Move over, Northwestern. You, too, Illinois. For the next couple of days, Chicago will have 14 Big Ten teams.
Football media days have arrived.
That means coaches and player representatives from around the conference will gather at the downtown Marriott and crow about educational milestones, family atmospheres, unstoppable offenses, impenetrable defenses and championships to be won.
It also means a sudden influx of scribes from such traditional Midwestern outposts as West Lafayette, Indiana; East Lansing, Michigan; and Piscataway, New Jersey, who will carouse along the Magnificent Mile in celebration of surviving another year in journalism.
But back to football.
Here are 10 topics that will fuel much of the discussion Monday and Tuesday:
1. Buckeyes and Badgers
Those are the favorites — probably in that order — in what shapes up as a strong year for the conference. Ohio State will be in everyone’s top five. Wisconsin could sneak into the top five of the national preseason polls, as well.
2. East-West imbalance
Many leading voices in the college game contend that the Big Ten East has supplanted the SEC West as the best division in any conference. Is it true? Only if Penn State maintains its recent form, Michigan State returns fully to prominence and Michigan wakes up and remembers it’s Michigan. Either way, though, the Wisconsin-led West still has a lot of catching up to do. The rest of the division considers itself on the uptick, but isn’t that always the case this time of year?
3. Great Scott
On a scale of one ear of corn to 10 ears of corn, Nebraskans’ excitement level about the homecoming of former quarterback and new coach Scott Frost is approximately 1.4 billion ears of corn. Frost is the guy who coached UCF to an unbeaten season in 2017. The Huskers, on the other hand, haven’t reached double digits in victories since 2012.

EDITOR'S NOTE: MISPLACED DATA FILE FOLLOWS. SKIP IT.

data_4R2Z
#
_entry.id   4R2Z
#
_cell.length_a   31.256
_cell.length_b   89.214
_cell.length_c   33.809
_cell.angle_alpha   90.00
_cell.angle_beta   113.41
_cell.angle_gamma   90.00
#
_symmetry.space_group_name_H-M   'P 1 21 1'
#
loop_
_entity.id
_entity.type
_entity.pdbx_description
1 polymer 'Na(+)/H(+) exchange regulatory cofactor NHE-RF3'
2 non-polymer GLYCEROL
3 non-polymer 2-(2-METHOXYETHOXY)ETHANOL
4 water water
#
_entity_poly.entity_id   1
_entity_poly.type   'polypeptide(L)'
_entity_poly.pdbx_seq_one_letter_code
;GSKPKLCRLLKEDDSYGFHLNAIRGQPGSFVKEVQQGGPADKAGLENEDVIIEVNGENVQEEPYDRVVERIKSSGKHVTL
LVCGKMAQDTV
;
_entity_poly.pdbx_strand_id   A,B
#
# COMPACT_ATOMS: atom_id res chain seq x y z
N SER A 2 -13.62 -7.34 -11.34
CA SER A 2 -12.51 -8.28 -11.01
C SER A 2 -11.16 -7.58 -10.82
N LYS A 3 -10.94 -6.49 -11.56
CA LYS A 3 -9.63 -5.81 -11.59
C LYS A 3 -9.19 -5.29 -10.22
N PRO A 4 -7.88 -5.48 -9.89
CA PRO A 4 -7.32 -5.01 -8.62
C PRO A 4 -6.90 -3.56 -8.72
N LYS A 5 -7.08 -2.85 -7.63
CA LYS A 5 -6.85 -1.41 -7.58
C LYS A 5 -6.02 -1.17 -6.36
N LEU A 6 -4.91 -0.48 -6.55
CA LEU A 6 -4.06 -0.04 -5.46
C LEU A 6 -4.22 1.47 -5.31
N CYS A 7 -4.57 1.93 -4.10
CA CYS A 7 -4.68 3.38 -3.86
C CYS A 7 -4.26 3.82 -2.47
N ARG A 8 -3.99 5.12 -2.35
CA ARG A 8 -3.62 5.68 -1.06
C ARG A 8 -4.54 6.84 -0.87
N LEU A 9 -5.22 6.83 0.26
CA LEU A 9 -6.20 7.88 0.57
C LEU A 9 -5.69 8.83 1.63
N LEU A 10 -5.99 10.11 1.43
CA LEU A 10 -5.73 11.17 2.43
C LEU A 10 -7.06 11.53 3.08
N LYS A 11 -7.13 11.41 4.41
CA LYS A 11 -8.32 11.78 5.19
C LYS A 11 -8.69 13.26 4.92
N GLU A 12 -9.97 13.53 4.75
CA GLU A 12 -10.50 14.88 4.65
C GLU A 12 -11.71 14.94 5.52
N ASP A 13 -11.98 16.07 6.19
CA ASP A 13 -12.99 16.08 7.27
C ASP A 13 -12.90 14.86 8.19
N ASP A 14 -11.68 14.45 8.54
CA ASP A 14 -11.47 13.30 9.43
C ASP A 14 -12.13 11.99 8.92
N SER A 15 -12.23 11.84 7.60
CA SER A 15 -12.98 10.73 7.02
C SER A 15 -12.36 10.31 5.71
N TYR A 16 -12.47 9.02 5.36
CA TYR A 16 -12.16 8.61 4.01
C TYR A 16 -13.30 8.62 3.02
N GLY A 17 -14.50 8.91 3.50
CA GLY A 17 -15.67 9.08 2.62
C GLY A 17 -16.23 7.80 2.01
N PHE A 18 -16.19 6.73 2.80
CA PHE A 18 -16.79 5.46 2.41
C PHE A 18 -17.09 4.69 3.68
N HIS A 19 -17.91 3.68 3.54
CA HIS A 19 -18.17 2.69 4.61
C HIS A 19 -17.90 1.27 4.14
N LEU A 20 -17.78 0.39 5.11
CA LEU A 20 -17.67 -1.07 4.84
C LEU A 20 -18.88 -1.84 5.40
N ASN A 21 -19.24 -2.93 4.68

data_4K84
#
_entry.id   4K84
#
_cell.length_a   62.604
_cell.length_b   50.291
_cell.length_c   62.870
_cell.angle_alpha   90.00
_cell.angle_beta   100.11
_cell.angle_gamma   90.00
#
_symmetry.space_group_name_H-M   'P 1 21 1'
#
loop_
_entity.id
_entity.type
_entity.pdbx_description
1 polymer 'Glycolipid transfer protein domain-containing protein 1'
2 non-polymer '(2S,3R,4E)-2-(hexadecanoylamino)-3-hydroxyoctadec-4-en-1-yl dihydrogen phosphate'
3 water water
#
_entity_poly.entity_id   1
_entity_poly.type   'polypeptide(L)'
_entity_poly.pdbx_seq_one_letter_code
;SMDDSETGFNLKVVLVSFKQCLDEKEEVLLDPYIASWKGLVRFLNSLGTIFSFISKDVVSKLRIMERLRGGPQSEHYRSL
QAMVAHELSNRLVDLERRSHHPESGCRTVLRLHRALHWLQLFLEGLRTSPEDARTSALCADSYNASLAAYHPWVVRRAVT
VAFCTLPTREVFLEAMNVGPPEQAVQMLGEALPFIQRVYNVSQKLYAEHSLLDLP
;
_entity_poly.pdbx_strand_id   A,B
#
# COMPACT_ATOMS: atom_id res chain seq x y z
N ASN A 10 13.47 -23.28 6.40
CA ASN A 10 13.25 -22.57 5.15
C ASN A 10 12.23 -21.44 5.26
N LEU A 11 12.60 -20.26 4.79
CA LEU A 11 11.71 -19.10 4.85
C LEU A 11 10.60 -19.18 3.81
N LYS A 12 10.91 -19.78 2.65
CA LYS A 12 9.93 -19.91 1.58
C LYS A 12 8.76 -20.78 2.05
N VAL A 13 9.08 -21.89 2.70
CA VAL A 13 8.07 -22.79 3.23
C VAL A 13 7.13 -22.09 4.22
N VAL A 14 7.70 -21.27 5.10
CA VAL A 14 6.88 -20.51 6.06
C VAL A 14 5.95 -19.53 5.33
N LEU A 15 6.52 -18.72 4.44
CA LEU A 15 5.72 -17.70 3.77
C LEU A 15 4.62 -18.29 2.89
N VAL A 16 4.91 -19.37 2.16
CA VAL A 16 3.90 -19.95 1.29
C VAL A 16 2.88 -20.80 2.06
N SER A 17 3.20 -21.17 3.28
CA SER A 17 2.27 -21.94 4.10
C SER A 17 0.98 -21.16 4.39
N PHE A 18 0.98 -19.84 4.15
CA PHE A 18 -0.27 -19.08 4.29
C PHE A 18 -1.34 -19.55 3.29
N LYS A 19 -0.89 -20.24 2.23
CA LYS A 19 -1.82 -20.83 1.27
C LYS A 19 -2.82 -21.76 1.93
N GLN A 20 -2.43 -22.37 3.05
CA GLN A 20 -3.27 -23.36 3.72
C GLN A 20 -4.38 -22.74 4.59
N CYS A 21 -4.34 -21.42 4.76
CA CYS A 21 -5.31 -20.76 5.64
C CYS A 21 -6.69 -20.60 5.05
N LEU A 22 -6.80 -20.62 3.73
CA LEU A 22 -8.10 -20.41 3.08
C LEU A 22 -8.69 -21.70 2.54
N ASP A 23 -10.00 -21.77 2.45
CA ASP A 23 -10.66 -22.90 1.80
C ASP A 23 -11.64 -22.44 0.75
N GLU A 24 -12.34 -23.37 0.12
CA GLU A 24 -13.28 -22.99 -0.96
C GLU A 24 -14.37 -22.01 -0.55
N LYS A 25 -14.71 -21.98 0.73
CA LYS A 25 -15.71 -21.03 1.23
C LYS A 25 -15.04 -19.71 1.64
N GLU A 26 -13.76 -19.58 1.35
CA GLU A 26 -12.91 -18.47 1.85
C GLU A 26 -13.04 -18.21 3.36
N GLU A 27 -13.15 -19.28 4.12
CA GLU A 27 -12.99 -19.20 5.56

4. Clock’s ticking
Michigan’s Jim Harbaugh has lost eight league games in three seasons since his return to his alma mater. He’s 0-3 against Ohio State and 1-2 against Michigan State. The Wolverines will play on the road against both rivals this season. When is Harbaugh’s reputed excellence going to manifest itself in the form of, you know, a really good season?
5. Thorson’s comeback
Northwestern quarterback Clayton Thorson will make the 40th start of his career in the season opener at Purdue and his first start since he tore his anterior cruciate ligament in the bowl game last year. As unpleasant a topic as the injury is, Thorson will be asked about it by merely everyone with a notepad and/or recording device.
6. Stars in absentia
If the media could choose three Big Ten players to speak with, they might be new Ohio State No. 1 quarterback Dwayne Haskins, new Michigan No. 1 quarterback Shea Patterson and Wisconsin running back and Heisman Trophy hopeful Jonathan Taylor. Alas, those three will be off doing whatever it is they do when they’re not in Chicago answering dozens of versions of the same few questions.
7. The Fedora factor
After North Carolina coach Larry Fedora’s recent preposterous comments about football being “under attack” — for one thing, he expressed doubt about the sport’s link to brain disease — each Big Ten coach can expect to be asked to elucidate his position on CTE and player safety. Ignorance will not be regarded kindly.
8. The redshirt rule
According to a new rules amendment that came in June, a player can play in up to four games without burning a year of eligibility if he then suffers a season-ending injury. This will allow for some nice second-chance stories.
9. National injury report?
The Big Ten is encouraging the NCAA to institute an NFL-style injury reporting system. Why? The answer revolves around the recent U.S. Supreme Court’s decision that allows states to legalize gambling on sports. It’s about preserving the integrity of the sport, according to the league. The very idea, though, just plain has to rub some control-freakish coaches the wrong way.
10. The playoff
Last year — the fourth season with a four-team playoff — the Big Ten was left on the cutting-room floor. And the league’s champion has been left out of the playoff in each of the last two seasons. Should the playoff field be expanded? Isn’t a playoff that doesn’t involve the Big Ten an abomination against mankind?